Romero blows it in Boston

Blue Jays starting pitcher Ricky Romero reacts after giving up a fifth run against the Red Sox at...

Blue Jays starting pitcher Ricky Romero reacts after giving up a fifth run against the Red Sox at Fenway Park in Boston, Mass., June 27, 2012. (JESSICA RINALDI/Reuters)

KEN FIDLIN, QMI Agency

, Last Updated: 5:57 PM ET

BOSTON - Where have you gone, Ricky Romero?

Nobody wants that question answered any more than Romero himself.

In a time of some crisis, when the Toronto Blue Jays need their leader to restore order to a ravaged pitching staff, Romero simply added to the chaos Wednesday with one of the worst performances of his career as the lightning rod for a 10-4 Boston Red Sox romp.

Against a Red Sox lineup that can smell blood, especially that of a struggling pitcher, a mile away, Romero was a lamb to the slaughter, tagged for six first-inning runs on the way to allowing nine runs, eight of them earned -- career highs on both counts.

Coming off his best season in 2011 when he won 15 games with an earned-run average of 2.92, Romero has been mediocre at times this year but never as absolutely inept as he was Wednesday.

“I just didn’t do my job today,” he said, the words barely above a whisper. “I’m embarrassed in myself more than anything. I felt like I let the team down and it was definitely not the type of outing I was looking for.”

Staked to a 1-0 lead, he went to the mound in the bottom of the first and proceeded to throw 13 balls and three strikes in his first 16 pitches. One of those strikes was absolutely tattooed by Dustin Pedroia for an RBI double.

From there, it went downhill in a hurry.

By the time the half-inning was over, the Red Sox had scored six times on four hits, two walks and a bases-loaded error by first baseman Edwin Encarnacion on a ground ball by Adrian Gonzalez.

The Red Sox sent 10 men to the plate in that inning and Romero threw 43 pitches, 20 of them for balls. The 23 pitches he threw for strikes produced not one swing-and-miss.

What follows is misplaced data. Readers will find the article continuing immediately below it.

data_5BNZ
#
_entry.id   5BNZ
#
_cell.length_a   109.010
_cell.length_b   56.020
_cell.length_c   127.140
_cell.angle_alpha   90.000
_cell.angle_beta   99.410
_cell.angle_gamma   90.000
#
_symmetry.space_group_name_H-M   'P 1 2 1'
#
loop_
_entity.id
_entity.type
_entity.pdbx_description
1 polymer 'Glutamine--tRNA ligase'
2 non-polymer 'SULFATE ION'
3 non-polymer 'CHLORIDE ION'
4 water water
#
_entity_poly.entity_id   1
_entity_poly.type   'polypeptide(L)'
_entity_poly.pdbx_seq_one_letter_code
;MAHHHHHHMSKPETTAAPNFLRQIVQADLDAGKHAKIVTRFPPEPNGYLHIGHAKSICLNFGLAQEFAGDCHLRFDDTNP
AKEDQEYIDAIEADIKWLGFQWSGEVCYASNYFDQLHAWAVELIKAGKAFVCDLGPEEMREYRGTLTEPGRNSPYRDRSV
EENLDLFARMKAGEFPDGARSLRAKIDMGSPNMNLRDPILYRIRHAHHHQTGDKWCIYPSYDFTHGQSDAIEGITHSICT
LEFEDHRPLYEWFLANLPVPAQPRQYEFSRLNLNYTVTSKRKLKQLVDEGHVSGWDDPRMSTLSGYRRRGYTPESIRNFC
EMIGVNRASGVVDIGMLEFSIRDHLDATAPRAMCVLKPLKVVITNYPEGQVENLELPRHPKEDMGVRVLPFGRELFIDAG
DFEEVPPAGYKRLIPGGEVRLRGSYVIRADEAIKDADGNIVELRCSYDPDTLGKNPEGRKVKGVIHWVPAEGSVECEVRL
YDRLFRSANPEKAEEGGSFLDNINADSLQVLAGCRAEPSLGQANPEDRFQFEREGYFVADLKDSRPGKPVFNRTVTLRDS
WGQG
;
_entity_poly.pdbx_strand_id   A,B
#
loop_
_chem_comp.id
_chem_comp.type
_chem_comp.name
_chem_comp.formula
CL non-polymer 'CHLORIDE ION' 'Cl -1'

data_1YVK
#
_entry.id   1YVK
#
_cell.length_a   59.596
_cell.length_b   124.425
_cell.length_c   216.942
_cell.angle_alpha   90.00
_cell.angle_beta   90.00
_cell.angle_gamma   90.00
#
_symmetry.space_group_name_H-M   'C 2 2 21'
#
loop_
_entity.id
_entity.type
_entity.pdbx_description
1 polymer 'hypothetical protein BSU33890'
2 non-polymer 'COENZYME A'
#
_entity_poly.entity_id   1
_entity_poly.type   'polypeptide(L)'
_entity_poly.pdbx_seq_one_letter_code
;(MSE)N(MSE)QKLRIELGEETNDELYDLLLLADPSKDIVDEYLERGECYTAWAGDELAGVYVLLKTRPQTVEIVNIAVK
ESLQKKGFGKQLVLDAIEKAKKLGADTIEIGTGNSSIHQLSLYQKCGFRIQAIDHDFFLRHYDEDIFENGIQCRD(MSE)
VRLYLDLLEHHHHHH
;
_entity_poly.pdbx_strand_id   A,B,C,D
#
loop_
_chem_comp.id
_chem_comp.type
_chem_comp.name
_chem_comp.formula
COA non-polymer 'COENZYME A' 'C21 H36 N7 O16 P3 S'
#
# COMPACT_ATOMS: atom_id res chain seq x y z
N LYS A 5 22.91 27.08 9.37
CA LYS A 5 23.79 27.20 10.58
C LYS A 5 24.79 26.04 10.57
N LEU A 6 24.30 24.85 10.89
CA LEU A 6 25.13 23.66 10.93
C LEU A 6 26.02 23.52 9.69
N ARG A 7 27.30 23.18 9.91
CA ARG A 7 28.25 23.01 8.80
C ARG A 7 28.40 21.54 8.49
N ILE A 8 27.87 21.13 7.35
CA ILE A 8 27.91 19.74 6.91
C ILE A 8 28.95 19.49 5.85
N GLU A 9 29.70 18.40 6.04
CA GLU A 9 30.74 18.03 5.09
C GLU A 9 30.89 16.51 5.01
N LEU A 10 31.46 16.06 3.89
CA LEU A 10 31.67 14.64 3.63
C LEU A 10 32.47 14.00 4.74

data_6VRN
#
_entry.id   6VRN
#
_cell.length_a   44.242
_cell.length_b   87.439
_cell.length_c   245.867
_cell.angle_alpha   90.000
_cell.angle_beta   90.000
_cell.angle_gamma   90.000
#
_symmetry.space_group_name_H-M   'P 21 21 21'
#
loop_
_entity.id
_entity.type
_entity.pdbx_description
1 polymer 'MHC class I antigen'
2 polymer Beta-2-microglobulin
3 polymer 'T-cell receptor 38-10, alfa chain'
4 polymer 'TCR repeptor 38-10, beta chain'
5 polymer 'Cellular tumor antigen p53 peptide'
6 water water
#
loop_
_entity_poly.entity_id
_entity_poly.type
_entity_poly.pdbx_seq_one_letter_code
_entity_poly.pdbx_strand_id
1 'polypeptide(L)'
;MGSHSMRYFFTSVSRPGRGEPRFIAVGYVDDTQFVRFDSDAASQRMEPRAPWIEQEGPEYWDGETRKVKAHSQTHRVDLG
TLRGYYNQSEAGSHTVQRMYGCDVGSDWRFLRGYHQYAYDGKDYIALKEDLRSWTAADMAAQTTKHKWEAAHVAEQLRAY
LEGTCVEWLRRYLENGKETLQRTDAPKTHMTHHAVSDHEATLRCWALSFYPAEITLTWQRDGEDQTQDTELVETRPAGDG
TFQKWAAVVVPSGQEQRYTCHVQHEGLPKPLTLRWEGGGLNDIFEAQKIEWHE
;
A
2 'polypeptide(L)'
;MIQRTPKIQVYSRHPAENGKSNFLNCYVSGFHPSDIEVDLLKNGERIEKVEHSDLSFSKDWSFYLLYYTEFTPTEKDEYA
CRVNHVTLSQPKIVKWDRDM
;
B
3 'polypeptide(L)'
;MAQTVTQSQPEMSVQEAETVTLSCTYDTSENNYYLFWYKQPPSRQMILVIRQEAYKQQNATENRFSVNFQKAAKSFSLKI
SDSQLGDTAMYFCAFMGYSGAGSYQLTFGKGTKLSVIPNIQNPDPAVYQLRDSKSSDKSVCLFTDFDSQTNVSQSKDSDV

“Physically, everything is fine,” said Jays manager John Farrell. “It’s a matter of having conviction and trust and overall belief in your abilities.

“He was tentative with his changeup, trying to place it rather than throw it aggressively. When he does (throw aggressively), that’s when he’s at his best. And he was never really ahead in the count enough to be able to use some finishing-type secondary pitches and was always trying to fight back into the count.”

After that initial six-run onslaught, the Red Sox just piled on. They added another run (two walks and a Gonzalez single) in the second, left a pair of runners in scoring position in the third and sent Romero packing after David Ortiz’s third of three walks and Cody Ross’ double on the Toronto lefty’s 90th pitch of the game.

“At times I’ve been wild and at times I’ve gotten hit,” said Romero. “Today it was a combination of both and that’s a bad combo to have.

“At the end of the day, it’s one thing: not being consistent in the zone. That’s something I was so good at last year and early on this year. Right now it seems like when I’m missing, I’m missing bad. Not even coming close. It’s just so disappointing.”

With Jesse Chavez pitching in relief of Romero, working on two days rest after his start in Miami Sunday, both those inherited runners scored before the right-hander could right the ship.

In the fifth, Ortiz made it 10-2 with his 21st homer of the season, at which point even the Red Sox seemed to lose interest.

The only bright spots for Toronto came, first, when Jose Bautista led off the fourth with a mammoth home run, his 25th, that cleared everything in left field and left a huge dent in the roof of an SUV parked in a lot across Lansdowne Street. An inning later, Encarnacion hit one even further, clearing the Volvo sign in left-centre.

For most of the first three years of his career, the Red Sox have had Romero’s number. Up until last September, in 11 starts, he had a 2-6 record against them with a whopping 9.80 ERA. Then, suddenly, he pitched three consecutive gems against them, two last September and one this past April when he beat them 3-1 and pitched into the ninth inning.

That game was just a vague memory Wednesday. Now, in 15 career starts against the Sox, he has a 7.12 ERA. More to the point, his ERA for the season against all comers has ballooned to 4.94, more than two runs above his ERA for the entire season in 2011.

Farrell is concerned, both for the outlook of his team and the mental welfare of his best pitcher, but he is still able to take a philosophical stance.

“Everybody would sign up for long stretches when, no matter what signal is put down, you execute every pitch,” he said. “But these are people. They’re human. They’re not robots.”

As discouraged as Romero was in the moments after this loss, he’ll begin his search for answers again Thursday, looking to find himself sifting through the video evidence of better days.

“I’ll get back to work (Thursday),” he said. “I’m going to dissect myself in the video room and see what’s different this year from the end of last year. I’ll sit down with Pappy (pitching coach Bruce Walton) and Pete (Walker, bullpen coach) and see what we can come up with.”


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